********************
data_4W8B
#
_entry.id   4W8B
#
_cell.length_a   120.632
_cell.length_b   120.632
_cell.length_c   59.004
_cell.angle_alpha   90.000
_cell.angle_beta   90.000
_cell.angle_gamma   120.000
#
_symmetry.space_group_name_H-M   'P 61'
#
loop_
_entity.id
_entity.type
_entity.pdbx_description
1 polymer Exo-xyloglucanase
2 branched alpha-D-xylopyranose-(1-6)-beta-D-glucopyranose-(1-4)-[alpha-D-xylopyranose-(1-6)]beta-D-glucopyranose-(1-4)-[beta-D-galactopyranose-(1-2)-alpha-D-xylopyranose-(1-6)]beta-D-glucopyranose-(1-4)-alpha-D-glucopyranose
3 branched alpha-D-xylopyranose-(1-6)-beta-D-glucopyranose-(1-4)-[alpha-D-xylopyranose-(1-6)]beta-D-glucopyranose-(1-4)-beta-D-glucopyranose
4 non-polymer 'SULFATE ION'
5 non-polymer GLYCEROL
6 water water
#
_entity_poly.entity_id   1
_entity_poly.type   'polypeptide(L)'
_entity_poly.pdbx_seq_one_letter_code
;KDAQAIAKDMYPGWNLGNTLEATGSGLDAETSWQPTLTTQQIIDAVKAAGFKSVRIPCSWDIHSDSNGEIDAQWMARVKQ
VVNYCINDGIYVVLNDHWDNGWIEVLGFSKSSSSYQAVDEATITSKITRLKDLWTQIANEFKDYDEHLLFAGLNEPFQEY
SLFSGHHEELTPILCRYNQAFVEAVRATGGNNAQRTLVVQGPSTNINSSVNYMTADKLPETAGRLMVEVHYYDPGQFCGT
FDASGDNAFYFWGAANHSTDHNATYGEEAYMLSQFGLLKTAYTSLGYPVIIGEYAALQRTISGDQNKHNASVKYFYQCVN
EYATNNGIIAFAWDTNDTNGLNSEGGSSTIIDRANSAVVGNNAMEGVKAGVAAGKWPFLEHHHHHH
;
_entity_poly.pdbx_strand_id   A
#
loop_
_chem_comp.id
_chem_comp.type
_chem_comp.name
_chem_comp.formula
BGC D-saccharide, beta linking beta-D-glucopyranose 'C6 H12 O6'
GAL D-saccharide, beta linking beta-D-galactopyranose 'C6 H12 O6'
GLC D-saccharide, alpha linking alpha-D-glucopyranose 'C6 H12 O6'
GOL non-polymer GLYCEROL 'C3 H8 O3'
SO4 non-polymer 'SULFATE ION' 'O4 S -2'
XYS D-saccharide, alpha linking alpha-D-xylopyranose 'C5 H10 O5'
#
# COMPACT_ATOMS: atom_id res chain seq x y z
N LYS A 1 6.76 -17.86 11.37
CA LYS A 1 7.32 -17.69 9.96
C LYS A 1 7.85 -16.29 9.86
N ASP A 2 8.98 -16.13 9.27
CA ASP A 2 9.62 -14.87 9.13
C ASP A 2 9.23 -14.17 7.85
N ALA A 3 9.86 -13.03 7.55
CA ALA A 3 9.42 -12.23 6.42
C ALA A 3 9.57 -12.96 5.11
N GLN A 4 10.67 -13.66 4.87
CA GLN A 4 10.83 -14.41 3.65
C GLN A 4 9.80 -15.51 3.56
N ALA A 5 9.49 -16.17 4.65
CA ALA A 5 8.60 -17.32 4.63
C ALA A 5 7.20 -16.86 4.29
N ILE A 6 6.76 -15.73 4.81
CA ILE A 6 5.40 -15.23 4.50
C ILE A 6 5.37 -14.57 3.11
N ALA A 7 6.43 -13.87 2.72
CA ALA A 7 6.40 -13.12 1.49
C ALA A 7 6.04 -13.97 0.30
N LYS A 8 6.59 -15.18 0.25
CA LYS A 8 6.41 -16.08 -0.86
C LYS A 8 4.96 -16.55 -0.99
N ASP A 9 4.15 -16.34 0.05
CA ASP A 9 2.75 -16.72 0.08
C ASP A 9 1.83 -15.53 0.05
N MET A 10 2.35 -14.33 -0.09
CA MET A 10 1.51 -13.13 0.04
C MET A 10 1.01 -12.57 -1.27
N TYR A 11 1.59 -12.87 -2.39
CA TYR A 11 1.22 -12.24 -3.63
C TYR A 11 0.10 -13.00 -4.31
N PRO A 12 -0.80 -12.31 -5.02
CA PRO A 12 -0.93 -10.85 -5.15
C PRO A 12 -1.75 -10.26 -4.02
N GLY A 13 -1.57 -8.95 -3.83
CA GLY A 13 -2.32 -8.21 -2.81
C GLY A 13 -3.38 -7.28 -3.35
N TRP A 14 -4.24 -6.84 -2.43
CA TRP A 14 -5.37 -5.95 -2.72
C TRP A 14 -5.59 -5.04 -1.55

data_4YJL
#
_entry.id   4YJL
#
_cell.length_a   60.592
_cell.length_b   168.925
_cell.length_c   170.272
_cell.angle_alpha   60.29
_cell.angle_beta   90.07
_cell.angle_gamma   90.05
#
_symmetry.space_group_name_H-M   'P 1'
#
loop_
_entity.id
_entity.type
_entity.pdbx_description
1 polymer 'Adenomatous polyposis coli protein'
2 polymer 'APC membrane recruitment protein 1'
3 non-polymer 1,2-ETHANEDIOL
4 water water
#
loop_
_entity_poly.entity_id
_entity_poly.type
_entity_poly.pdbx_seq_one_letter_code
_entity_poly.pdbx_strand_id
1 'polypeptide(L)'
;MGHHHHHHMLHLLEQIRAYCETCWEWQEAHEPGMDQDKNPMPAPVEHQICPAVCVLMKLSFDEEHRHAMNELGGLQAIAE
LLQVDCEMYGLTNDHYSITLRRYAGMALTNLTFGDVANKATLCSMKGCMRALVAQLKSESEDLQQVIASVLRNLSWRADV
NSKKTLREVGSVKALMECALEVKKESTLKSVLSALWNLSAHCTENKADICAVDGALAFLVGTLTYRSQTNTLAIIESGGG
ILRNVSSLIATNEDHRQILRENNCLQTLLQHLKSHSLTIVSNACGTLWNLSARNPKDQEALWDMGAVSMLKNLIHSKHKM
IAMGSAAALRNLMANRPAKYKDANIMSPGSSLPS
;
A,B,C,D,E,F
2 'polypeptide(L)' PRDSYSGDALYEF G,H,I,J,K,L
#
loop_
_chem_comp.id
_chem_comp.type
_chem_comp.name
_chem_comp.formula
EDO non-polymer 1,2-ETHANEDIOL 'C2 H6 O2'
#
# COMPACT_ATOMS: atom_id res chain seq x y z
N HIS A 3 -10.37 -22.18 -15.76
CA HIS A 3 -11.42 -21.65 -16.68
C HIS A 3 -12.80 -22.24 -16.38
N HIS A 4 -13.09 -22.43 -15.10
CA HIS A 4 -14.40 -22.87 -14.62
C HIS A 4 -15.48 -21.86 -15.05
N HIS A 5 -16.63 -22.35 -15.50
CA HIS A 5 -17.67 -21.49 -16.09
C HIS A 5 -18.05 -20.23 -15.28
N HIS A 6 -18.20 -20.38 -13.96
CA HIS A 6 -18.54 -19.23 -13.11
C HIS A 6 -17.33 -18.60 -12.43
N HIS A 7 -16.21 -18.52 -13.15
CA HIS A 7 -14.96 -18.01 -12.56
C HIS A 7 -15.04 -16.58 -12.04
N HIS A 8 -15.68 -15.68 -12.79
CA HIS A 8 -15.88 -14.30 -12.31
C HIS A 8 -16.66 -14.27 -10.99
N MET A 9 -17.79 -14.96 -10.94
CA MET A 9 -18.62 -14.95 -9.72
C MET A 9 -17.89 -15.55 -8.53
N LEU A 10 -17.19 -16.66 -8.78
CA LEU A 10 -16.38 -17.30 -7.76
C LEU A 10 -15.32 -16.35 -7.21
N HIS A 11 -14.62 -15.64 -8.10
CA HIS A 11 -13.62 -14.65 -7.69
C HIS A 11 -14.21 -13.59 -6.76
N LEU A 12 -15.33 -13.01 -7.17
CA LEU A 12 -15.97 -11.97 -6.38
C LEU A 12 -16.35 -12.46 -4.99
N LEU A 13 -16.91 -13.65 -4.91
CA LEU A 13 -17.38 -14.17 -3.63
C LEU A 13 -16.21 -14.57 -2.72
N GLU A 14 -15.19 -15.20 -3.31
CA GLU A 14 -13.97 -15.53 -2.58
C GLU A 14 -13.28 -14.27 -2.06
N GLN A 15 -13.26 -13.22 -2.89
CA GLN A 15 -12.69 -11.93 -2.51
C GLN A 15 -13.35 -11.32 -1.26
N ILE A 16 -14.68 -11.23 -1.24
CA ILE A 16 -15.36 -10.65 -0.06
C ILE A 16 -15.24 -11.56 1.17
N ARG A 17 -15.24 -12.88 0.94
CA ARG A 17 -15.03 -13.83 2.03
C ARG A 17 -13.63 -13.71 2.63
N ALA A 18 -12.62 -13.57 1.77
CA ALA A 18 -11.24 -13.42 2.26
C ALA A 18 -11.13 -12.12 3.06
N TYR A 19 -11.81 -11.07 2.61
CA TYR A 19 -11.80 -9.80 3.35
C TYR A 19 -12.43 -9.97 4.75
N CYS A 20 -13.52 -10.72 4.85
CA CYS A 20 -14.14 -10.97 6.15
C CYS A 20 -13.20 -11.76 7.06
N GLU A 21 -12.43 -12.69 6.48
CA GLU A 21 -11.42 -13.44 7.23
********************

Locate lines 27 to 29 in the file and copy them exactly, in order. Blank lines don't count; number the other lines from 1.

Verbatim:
_entity_poly.pdbx_seq_one_letter_code
;KDAQAIAKDMYPGWNLGNTLEATGSGLDAETSWQPTLTTQQIIDAVKAAGFKSVRIPCSWDIHSDSNGEIDAQWMARVKQ
VVNYCINDGIYVVLNDHWDNGWIEVLGFSKSSSSYQAVDEATITSKITRLKDLWTQIANEFKDYDEHLLFAGLNEPFQEY